Mira wrote:- IF the author is not as skilled at web interactions, it backfires. Although well-intentioned, people come off badly, and this can turn people off.
Mira wrote:Maybegenius - Kiersten White is a terrific example. She is extremely skilled at social networking. She is vivacious, lively and tremendously likeable on-line. And yes, there is buzz about her book. So that's all to the good. But here is my question: let's say her book comes out, and it's not very good. (This is a hypothetical. I wish Kiersten the best, and hope her book does tremendously well). But for argument's sake, will all the social networking that she engaged in sell the book if it's not good? And my other question is this: did she really NEED to engage in all that social networking? If the book is good, wouldn't it have sold anyway?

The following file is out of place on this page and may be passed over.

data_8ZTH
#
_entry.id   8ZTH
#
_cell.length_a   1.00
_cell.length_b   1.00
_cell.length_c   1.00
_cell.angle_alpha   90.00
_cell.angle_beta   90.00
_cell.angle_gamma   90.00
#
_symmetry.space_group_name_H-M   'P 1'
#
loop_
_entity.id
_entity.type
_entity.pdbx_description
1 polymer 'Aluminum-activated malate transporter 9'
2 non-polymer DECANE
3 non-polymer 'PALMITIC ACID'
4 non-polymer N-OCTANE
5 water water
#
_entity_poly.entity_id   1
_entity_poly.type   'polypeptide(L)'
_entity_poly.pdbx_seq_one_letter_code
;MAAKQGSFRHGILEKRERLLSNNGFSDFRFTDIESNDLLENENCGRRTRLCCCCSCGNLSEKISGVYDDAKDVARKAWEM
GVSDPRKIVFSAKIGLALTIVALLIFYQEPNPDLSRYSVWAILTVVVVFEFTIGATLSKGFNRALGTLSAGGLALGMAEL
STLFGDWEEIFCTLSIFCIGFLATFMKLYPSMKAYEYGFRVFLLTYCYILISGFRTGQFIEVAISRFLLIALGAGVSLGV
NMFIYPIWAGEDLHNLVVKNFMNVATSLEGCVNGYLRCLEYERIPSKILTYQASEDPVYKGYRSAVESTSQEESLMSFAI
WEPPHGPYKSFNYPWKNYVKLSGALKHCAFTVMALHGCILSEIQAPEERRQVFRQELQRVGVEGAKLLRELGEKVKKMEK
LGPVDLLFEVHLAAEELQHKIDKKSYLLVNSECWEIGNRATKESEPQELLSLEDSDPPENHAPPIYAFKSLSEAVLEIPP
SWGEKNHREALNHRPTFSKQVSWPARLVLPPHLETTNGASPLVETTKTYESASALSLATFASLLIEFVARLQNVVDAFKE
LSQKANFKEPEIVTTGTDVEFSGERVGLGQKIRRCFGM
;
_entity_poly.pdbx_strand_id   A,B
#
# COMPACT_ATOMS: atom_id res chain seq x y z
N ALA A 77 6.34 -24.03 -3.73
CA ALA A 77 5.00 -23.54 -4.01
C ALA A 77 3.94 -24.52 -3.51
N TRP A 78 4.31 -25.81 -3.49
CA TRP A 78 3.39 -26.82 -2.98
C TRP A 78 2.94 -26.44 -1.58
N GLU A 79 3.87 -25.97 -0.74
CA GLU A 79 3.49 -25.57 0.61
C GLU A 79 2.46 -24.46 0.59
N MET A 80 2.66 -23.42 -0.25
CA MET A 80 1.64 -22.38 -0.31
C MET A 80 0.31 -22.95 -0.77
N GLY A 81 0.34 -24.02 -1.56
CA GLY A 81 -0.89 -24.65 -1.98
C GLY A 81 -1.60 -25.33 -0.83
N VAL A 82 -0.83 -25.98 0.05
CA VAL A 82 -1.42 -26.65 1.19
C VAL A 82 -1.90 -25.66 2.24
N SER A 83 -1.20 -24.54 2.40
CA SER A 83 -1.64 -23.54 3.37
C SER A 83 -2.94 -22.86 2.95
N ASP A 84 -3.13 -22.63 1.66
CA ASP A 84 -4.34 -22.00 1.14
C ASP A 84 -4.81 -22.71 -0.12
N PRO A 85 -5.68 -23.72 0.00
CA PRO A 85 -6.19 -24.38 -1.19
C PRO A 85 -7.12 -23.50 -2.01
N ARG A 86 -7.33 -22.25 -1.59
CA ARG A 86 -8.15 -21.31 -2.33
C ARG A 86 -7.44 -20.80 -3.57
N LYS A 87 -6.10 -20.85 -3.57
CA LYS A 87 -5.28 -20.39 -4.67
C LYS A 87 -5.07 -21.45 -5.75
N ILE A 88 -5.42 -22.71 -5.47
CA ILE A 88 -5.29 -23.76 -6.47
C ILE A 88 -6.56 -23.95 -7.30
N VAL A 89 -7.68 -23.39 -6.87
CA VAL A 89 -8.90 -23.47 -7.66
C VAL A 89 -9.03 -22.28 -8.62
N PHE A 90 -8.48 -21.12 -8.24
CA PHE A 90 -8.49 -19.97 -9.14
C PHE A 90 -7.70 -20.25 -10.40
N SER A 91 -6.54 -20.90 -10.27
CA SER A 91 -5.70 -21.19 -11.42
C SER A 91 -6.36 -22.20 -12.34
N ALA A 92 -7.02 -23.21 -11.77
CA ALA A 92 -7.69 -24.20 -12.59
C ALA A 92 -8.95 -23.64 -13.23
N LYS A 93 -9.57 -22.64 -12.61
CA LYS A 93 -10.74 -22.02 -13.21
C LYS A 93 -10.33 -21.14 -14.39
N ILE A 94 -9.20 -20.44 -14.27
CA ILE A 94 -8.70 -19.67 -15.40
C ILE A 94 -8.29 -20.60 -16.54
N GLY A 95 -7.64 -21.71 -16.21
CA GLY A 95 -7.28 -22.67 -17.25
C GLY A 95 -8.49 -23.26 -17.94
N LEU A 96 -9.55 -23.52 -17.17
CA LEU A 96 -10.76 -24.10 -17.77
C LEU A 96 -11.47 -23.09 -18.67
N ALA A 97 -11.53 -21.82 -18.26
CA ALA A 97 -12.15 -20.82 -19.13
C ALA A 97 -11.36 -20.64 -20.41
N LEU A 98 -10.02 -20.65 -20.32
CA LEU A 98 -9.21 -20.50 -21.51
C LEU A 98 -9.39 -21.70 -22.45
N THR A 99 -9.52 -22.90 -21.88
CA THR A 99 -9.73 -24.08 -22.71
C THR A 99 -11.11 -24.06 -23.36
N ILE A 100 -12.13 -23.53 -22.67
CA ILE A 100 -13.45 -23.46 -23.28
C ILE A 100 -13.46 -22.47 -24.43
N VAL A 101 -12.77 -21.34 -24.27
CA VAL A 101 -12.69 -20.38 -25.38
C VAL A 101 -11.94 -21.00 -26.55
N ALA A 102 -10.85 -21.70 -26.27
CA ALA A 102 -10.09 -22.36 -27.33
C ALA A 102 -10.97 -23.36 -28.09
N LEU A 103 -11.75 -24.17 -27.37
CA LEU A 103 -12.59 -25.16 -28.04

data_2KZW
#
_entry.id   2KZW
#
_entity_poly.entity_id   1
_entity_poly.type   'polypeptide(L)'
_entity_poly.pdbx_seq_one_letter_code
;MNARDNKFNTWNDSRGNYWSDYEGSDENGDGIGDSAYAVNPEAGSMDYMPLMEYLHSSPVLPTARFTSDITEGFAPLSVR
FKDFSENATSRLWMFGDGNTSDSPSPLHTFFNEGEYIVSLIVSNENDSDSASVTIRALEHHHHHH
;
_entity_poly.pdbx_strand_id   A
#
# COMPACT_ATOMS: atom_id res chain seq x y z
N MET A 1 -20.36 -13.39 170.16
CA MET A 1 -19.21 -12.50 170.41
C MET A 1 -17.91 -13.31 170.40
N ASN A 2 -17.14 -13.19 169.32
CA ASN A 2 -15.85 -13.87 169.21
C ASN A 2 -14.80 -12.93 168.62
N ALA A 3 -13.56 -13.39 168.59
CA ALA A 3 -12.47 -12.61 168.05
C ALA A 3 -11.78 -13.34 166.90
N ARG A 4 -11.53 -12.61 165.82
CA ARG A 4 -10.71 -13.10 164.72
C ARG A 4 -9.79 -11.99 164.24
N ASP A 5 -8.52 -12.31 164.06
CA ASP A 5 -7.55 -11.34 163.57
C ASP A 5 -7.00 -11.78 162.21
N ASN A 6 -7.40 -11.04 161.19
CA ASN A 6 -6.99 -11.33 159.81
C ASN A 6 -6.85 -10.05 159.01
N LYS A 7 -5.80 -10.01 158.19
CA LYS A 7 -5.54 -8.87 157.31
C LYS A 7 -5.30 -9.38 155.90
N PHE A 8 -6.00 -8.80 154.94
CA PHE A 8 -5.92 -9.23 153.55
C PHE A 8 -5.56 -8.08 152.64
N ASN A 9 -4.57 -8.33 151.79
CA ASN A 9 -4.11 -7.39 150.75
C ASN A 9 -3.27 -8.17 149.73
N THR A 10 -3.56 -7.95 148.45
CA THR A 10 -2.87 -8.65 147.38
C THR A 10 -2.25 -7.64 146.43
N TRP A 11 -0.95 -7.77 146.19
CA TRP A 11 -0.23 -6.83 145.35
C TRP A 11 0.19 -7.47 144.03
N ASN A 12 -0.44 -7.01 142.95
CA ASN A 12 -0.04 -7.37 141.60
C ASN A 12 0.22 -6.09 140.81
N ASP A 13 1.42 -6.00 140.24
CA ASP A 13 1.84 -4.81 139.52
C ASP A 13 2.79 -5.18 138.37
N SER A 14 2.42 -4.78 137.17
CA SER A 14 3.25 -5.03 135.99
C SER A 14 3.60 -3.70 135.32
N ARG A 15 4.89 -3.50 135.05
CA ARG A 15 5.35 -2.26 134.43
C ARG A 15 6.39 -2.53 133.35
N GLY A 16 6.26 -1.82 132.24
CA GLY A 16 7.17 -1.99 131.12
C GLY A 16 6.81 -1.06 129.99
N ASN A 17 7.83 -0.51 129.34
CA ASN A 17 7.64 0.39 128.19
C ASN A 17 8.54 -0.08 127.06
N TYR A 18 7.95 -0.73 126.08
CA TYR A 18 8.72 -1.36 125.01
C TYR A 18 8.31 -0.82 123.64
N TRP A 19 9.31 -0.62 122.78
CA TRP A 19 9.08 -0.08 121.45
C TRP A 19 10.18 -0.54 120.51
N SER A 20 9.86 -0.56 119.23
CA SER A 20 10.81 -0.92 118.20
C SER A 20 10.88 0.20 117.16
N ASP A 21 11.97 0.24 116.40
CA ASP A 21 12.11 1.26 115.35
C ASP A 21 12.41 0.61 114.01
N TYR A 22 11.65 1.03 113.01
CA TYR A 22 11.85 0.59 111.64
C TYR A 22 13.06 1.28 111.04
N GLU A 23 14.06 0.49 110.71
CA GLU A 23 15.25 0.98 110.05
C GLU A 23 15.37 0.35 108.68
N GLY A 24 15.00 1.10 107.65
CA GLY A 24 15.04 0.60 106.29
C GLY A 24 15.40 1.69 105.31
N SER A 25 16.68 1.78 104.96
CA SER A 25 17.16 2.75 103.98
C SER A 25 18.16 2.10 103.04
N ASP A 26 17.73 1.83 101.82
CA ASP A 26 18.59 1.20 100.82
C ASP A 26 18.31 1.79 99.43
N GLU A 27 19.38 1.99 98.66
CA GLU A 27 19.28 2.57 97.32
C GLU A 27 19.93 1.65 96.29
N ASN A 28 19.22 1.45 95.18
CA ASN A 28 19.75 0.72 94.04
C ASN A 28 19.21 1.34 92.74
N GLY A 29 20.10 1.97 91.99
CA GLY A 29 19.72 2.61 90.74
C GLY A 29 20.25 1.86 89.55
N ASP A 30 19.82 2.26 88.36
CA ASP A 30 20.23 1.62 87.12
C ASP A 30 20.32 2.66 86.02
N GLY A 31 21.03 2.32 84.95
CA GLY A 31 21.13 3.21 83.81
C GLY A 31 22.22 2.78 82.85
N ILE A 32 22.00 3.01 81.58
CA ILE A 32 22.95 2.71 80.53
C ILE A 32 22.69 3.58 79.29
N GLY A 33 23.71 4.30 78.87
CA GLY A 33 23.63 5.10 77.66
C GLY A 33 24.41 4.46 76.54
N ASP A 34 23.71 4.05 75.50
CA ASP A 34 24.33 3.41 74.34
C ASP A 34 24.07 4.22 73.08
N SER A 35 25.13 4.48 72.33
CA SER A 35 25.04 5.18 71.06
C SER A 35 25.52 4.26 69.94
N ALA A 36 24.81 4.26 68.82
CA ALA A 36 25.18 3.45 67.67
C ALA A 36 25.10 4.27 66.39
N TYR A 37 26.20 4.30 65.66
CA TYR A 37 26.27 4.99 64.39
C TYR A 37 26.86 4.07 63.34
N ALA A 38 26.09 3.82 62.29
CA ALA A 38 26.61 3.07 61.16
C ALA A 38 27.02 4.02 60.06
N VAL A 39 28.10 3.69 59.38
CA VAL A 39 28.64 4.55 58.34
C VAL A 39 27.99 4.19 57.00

I'm not asking these questions because I'm afraid of social networking. I just wonder if it works? Look at the huge amount of time Kiersten (for example) must put into all of these web connections. Is it worth it?
AnimaDictio wrote:Making friends on the Internet is pretty much just like making friends in person. If you're shallow, people will realize it rather quickly. If you're substantive, people will be attracted.
Social networking is just communication, not much different from talking or email or smoke signals, as far as I'm concerned.
Susan Quinn wrote:As Donald Maass says in his book "Writing the Breakout Novel" (I'm reading it right now) word-of-mouth is the only way any book breaks out of the few thousands of sales.
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